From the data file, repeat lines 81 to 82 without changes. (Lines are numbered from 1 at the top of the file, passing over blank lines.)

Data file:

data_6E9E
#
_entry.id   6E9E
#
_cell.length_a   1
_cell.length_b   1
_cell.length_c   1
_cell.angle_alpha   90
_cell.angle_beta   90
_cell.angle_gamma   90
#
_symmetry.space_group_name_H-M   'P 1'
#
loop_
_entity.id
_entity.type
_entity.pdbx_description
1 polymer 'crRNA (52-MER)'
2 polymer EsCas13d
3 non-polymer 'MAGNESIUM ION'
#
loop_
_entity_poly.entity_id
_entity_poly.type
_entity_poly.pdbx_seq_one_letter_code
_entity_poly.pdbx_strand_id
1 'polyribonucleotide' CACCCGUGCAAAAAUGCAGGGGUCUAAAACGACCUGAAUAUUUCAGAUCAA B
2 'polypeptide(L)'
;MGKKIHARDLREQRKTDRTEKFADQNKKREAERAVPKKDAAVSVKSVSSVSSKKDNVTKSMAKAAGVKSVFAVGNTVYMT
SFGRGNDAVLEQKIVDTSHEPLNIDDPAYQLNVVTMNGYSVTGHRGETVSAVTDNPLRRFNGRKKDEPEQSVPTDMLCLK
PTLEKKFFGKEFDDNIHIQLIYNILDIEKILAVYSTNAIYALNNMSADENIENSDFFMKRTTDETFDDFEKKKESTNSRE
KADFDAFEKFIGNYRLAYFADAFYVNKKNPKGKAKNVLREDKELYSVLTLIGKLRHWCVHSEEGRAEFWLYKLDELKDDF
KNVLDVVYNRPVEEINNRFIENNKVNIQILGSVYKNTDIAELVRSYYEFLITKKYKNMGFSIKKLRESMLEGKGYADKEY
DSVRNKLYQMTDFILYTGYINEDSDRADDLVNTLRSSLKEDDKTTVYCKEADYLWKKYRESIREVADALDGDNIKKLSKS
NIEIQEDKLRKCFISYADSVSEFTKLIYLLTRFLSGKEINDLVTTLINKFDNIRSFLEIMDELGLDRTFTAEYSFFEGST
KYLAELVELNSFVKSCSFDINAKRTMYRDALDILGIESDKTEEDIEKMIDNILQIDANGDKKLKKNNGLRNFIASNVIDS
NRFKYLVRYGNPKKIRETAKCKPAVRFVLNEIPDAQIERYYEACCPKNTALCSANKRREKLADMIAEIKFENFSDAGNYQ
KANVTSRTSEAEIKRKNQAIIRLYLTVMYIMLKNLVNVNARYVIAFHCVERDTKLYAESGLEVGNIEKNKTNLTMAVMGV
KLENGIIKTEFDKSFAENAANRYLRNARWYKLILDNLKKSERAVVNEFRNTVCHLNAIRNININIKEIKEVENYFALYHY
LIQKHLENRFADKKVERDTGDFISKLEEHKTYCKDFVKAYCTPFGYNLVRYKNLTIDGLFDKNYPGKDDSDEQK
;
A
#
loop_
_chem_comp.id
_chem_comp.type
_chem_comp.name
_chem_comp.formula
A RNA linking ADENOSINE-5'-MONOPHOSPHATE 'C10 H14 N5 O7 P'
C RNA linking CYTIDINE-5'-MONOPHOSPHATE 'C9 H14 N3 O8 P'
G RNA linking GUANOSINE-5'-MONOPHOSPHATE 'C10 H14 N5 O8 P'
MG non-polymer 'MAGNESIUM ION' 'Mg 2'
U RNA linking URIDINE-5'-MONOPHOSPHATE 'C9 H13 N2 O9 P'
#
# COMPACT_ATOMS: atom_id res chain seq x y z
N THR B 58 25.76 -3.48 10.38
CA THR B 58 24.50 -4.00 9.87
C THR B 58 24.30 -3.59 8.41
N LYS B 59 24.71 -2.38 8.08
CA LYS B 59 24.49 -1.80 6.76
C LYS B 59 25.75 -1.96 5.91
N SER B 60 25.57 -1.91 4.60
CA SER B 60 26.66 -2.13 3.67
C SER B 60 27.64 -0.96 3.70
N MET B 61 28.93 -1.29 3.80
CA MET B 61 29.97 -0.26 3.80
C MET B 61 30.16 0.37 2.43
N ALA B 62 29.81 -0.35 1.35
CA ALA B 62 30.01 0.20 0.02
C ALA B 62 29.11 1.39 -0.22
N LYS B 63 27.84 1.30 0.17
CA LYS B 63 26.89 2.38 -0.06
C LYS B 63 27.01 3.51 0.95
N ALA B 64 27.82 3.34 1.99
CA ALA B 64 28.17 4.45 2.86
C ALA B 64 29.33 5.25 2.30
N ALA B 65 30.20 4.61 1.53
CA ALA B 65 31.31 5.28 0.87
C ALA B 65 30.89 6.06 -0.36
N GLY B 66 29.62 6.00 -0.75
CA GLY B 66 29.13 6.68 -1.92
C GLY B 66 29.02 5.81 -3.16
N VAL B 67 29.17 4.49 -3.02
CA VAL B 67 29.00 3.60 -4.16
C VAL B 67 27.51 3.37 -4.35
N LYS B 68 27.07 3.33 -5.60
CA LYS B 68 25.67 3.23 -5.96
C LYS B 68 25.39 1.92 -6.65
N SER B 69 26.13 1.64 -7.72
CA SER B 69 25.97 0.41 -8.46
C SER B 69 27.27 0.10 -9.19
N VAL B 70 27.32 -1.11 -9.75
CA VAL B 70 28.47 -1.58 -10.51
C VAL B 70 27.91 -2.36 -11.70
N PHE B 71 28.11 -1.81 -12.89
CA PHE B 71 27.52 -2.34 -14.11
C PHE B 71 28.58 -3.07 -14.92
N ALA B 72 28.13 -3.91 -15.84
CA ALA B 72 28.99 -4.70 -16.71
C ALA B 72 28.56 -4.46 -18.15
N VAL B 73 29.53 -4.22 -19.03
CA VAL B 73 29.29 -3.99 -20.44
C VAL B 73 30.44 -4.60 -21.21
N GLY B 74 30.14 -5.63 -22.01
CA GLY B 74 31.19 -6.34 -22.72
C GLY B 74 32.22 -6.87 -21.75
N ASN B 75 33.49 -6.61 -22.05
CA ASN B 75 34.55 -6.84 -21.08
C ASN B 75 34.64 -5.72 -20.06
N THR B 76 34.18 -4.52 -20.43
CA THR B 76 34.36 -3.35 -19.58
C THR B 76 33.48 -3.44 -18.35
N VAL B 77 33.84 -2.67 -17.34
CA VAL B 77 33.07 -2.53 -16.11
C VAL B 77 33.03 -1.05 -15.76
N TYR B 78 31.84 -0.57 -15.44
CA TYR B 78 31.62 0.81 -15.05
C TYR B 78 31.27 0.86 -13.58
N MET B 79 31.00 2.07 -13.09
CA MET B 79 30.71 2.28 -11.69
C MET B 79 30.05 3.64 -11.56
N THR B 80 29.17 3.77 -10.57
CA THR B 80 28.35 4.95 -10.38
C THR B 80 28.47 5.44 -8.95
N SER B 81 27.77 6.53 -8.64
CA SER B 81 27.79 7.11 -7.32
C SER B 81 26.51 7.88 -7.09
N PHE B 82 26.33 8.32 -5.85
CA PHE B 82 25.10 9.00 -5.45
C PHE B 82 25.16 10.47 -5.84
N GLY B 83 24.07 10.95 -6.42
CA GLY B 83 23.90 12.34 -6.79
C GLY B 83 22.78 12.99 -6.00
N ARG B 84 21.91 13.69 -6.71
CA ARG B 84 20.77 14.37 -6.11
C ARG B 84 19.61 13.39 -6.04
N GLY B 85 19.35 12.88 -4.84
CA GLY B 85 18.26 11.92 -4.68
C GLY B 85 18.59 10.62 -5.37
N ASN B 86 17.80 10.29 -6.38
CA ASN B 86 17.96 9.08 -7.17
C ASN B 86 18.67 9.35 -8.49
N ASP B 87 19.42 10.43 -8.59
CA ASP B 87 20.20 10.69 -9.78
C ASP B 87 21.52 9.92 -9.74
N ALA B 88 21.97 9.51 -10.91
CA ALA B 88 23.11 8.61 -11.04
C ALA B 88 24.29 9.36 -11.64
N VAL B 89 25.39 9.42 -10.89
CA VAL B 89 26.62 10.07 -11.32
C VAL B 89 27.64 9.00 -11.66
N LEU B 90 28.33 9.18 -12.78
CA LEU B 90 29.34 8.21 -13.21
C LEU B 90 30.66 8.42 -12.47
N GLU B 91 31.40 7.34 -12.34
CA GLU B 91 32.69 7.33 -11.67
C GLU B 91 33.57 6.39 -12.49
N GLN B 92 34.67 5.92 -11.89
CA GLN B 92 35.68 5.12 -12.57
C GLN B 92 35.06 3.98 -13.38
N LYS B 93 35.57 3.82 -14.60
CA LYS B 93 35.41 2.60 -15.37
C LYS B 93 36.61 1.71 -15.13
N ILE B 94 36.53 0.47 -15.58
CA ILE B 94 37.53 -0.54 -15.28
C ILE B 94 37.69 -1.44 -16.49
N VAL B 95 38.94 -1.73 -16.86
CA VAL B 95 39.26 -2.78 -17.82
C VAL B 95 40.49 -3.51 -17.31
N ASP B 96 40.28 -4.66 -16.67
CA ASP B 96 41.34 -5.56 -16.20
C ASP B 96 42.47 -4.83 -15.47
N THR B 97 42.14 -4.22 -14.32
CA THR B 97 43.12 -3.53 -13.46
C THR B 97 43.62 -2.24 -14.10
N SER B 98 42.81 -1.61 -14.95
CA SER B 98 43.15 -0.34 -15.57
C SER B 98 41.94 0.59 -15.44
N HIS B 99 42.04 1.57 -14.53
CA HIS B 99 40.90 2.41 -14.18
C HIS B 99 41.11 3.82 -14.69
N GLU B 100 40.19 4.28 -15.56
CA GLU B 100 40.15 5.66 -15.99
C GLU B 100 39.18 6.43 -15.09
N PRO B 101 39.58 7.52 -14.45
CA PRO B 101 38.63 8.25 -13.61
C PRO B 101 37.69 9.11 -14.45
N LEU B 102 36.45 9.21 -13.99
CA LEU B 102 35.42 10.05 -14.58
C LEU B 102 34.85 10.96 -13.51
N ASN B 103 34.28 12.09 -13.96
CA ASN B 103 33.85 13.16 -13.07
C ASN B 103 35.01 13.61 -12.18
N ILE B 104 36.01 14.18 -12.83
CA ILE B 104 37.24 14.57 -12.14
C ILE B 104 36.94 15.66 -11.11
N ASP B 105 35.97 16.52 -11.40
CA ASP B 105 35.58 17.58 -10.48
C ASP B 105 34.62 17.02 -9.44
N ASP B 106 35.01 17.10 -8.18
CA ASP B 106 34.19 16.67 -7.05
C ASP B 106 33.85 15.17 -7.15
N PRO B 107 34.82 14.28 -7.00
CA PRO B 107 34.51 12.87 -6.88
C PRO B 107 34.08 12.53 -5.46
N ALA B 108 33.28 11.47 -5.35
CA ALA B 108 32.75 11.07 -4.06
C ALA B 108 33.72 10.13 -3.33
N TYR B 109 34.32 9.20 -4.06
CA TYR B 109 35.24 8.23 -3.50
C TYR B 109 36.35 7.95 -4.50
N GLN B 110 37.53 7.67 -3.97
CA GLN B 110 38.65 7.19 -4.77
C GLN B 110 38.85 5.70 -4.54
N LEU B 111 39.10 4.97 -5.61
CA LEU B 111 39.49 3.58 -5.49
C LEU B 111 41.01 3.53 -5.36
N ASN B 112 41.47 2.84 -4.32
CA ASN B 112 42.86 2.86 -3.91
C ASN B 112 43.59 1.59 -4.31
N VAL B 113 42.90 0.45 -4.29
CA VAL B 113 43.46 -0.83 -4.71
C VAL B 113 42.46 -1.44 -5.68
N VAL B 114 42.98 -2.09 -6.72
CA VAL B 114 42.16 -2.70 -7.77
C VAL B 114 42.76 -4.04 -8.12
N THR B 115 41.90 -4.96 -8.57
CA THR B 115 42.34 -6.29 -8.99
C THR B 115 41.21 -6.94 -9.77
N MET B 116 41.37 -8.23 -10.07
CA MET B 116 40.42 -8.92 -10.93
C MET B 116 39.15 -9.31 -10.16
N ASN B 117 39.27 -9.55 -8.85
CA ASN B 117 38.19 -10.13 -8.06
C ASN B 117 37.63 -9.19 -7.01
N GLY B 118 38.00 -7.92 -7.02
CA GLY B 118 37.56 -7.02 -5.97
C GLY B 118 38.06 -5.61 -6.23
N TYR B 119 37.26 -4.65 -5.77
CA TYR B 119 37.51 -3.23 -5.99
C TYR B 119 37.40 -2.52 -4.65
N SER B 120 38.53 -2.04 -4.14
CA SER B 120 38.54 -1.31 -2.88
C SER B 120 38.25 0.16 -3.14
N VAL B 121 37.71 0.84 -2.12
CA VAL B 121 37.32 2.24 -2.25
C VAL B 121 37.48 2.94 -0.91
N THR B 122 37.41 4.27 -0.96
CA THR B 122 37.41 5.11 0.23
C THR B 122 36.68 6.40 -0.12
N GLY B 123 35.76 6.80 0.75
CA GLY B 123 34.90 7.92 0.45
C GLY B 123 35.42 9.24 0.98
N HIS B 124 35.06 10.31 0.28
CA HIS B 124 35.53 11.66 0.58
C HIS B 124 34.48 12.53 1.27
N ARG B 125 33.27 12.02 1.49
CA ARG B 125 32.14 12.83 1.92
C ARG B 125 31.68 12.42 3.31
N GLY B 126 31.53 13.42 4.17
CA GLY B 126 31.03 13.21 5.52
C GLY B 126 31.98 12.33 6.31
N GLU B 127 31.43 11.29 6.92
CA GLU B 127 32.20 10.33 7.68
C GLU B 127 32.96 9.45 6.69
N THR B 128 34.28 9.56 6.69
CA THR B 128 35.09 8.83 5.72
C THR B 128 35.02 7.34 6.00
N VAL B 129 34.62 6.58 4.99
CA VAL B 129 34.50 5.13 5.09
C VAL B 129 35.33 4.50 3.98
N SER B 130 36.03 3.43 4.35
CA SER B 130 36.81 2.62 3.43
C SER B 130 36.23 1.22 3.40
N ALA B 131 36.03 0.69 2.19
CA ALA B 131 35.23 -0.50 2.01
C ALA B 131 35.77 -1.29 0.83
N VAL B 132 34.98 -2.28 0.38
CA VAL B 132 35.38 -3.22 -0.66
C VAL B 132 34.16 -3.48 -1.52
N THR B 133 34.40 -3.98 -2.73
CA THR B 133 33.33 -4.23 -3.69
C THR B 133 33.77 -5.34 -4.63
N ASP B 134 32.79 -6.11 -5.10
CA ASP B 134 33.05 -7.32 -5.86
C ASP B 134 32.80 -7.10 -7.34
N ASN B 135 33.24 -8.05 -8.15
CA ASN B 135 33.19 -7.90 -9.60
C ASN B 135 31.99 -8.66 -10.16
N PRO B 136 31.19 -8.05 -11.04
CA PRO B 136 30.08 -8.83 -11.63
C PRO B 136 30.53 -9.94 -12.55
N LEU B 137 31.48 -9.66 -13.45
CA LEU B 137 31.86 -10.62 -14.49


CA GLY B 66 29.13 6.68 -1.92
C GLY B 66 29.02 5.81 -3.16